Let’s Move! From Fort Collins, Colo., to Washington, D.C.

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This is a guest post by Gino Campana, councilmember, Fort Collins, Colo.

Open Streets Fort Collins
A family participates in Open Streets 2015 in Fort Collins, Colo. (photo: City of Fort Collins)

It was an honor to participate in a daylong celebratory event at the White House for the Let’s Move! Cities, Towns and Counties (LMCTC) movement. Together with First Lady Michelle Obama, we celebrated the milestone of 500 communities joining LMCTC, as well as the 52 communities that have received gold medals in each of the five LMCTC goals.

I was struck by the diversity of approaches represented among participants in achieving a common goal to ensure all children grow up healthy and have the ability to reach their full potential. To me, this event spoke to the importance of the first lady’s vision to eliminate childhood obesity.

I took on the Let’s MoveI Cities Towns and Counties program in Fort Collins because I believe in a healthy community. It is important that community leaders model good nutrition and physical activity for our youth. Based on all the people I met in Washington, local leaders are affecting positive change in communities throughout the nation, and working to make the healthy choice the easy choice for their residents.

Another takeaway from the White House meeting occurred in my morning breakout session when a participant touched on a theme I had not fully considered in the context of LMCTC. He said that healthy communities are safer communities, and directly correlated the availability of healthy foods, enough of the right things to eat and access to exercise with a reduction in crime.

Simply put, people who are not hungry make better decisions. This highlighted how widespread the impacts of Let’s Move! can be; when we make the healthy choice and encourage our constituents to do the same, we are also making the safer and more budget-friendly choice.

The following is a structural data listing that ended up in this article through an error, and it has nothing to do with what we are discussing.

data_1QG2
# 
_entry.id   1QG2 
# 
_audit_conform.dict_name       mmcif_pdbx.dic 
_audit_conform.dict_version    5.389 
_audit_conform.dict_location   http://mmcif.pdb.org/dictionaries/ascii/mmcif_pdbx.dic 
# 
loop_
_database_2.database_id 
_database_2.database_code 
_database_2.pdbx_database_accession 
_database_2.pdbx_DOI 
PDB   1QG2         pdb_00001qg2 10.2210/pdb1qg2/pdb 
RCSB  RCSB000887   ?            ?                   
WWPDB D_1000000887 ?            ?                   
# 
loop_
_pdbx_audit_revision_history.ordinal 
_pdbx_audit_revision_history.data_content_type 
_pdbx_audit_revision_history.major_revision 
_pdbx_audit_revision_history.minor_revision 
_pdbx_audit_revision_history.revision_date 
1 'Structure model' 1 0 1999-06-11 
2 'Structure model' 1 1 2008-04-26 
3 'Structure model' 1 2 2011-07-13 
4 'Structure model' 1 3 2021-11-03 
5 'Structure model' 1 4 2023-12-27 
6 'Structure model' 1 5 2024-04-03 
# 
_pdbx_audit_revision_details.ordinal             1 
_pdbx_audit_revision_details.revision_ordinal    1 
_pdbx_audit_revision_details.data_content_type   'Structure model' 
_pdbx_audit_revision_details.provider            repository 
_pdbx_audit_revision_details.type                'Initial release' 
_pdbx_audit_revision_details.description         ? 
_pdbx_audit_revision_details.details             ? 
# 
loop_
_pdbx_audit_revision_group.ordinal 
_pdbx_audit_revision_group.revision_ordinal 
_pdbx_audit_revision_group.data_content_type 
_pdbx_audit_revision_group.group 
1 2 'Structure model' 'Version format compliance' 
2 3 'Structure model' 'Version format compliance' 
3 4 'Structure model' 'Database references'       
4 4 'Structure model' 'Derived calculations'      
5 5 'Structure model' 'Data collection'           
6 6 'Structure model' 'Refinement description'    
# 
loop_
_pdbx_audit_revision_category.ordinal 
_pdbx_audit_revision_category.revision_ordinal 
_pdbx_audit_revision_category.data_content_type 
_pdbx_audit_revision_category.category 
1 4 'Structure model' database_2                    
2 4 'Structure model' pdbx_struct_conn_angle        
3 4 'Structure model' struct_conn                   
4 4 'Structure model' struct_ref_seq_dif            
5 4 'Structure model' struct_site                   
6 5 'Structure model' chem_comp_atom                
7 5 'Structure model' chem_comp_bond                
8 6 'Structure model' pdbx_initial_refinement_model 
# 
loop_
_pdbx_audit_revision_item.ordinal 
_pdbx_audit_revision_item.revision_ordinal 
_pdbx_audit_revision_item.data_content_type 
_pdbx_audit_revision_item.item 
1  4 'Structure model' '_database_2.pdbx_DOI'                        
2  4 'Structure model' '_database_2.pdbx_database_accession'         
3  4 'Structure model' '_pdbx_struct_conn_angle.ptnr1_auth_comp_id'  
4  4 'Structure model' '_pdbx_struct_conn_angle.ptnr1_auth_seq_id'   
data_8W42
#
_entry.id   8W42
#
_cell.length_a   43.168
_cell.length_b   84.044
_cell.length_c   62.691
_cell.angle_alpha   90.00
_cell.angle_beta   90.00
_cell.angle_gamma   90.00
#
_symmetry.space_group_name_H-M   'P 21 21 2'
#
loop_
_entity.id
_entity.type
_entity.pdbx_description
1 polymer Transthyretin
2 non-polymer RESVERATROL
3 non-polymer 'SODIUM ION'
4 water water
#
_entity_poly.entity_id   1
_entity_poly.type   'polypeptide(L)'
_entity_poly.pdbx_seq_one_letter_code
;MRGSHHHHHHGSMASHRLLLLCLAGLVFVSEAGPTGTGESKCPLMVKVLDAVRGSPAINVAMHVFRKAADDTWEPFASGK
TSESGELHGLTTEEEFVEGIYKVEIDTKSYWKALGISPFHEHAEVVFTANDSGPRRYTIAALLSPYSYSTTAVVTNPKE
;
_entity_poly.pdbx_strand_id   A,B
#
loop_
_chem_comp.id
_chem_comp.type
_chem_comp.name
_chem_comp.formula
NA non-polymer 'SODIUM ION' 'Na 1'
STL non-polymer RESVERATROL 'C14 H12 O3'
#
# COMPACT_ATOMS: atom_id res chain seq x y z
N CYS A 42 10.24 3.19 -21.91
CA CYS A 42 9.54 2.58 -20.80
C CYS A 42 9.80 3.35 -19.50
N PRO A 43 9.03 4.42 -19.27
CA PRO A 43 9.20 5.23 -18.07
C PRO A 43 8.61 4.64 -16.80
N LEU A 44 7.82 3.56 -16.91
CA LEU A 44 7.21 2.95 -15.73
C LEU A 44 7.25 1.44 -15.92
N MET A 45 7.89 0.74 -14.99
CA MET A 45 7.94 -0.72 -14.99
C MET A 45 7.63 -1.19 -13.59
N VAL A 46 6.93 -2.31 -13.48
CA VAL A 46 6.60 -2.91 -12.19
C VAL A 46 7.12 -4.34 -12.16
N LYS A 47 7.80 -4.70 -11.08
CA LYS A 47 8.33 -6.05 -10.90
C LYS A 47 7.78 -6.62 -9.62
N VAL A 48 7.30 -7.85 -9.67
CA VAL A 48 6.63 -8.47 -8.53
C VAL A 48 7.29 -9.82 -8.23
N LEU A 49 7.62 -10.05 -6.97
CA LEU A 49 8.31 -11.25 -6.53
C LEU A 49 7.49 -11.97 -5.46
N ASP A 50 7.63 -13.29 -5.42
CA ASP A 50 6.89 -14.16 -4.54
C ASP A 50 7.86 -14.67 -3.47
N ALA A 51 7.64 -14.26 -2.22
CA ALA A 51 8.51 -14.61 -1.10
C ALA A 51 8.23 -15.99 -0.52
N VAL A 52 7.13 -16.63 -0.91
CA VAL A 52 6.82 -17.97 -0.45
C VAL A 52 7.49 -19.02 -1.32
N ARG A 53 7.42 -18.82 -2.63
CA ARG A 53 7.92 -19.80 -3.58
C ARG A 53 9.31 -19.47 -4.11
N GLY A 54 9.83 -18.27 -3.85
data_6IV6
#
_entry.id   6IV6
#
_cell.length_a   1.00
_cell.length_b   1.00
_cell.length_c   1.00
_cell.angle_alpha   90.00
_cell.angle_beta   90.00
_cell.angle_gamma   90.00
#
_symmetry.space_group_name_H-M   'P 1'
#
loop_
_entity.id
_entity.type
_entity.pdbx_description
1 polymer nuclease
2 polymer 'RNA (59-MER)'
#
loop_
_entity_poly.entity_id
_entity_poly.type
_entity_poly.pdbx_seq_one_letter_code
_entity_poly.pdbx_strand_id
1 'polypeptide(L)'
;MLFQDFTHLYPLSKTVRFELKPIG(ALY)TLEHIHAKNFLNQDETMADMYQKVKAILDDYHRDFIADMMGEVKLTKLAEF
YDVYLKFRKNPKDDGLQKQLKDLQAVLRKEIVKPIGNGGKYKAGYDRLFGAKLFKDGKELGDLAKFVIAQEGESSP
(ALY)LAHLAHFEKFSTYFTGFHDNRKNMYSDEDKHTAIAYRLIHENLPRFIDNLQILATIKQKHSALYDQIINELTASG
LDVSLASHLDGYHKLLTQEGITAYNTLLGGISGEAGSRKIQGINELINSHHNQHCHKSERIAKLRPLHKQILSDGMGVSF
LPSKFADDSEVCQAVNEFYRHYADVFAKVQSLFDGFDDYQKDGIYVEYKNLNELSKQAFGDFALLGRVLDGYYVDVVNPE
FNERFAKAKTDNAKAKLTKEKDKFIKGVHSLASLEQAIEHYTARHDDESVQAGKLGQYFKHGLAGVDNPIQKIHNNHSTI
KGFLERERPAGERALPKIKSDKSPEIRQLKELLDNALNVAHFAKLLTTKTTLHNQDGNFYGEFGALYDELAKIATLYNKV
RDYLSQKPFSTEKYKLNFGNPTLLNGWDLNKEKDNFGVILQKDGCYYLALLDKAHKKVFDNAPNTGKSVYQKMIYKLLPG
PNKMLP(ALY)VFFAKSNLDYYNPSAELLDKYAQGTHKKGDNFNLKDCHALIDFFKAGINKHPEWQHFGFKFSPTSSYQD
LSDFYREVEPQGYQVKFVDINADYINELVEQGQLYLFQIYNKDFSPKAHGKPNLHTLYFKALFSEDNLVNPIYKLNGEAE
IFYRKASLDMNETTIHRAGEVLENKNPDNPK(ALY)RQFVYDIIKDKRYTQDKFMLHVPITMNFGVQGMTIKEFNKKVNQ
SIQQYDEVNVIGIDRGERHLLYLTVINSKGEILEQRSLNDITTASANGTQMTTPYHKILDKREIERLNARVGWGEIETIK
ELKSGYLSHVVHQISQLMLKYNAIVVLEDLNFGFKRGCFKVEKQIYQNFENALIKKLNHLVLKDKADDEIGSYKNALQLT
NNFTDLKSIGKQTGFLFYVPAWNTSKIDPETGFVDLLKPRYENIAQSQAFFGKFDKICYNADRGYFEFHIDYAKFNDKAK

I left Washington with a renewed drive to become an LMCTC All-Star community. This movement is achieving measurable results in lowering childhood obesity rates by fostering alignment and cooperation among local agencies. The best part of the celebratory event at the White House was the affirmation I received from the First Lady and my peers in other cities that we’re on the right track and that we’re on this journey together.

In the spirit of collaboration, Fort Collins offered several elements of our program to the participants in our small group session. I would love to hear from communities either interested in the work we are doing or who can suggest ways we can improve our results. NLC staff work with the U.S. Department of Health and Human Services staff on a peer sharing network where communities can identify areas of interest and share ideas and solutions to succeed in sustaining their efforts. This collaboration is critical to the next five years of LMCTC and to the health of our communities.

Bike Fort Collins
(photo: City of Fort Collins)

For Fort Collins to become an LMCTC All-Star community, we are moving forward on:

  • Bicycle friendly community programs, multi-modal infrastructure and slow zones
  • Urban farming, demonstration gardens and community garden programs
  • Meeting policies that incentivize not only healthy food but locally-produced foods
  • Integrating food production into economic strategies
  • Wellness program development
  • Business recognition programs

To learn more about Fort Collins’ efforts, visit our LMCTC profile page. To see if your city, town or county is involved in LMCTC, visit HealthyCommunitiesHealthyFuture.org.

Gino CampanaAbout the Author: Gino Campana is a councilmember representing District 3 in Fort Collins, Colo.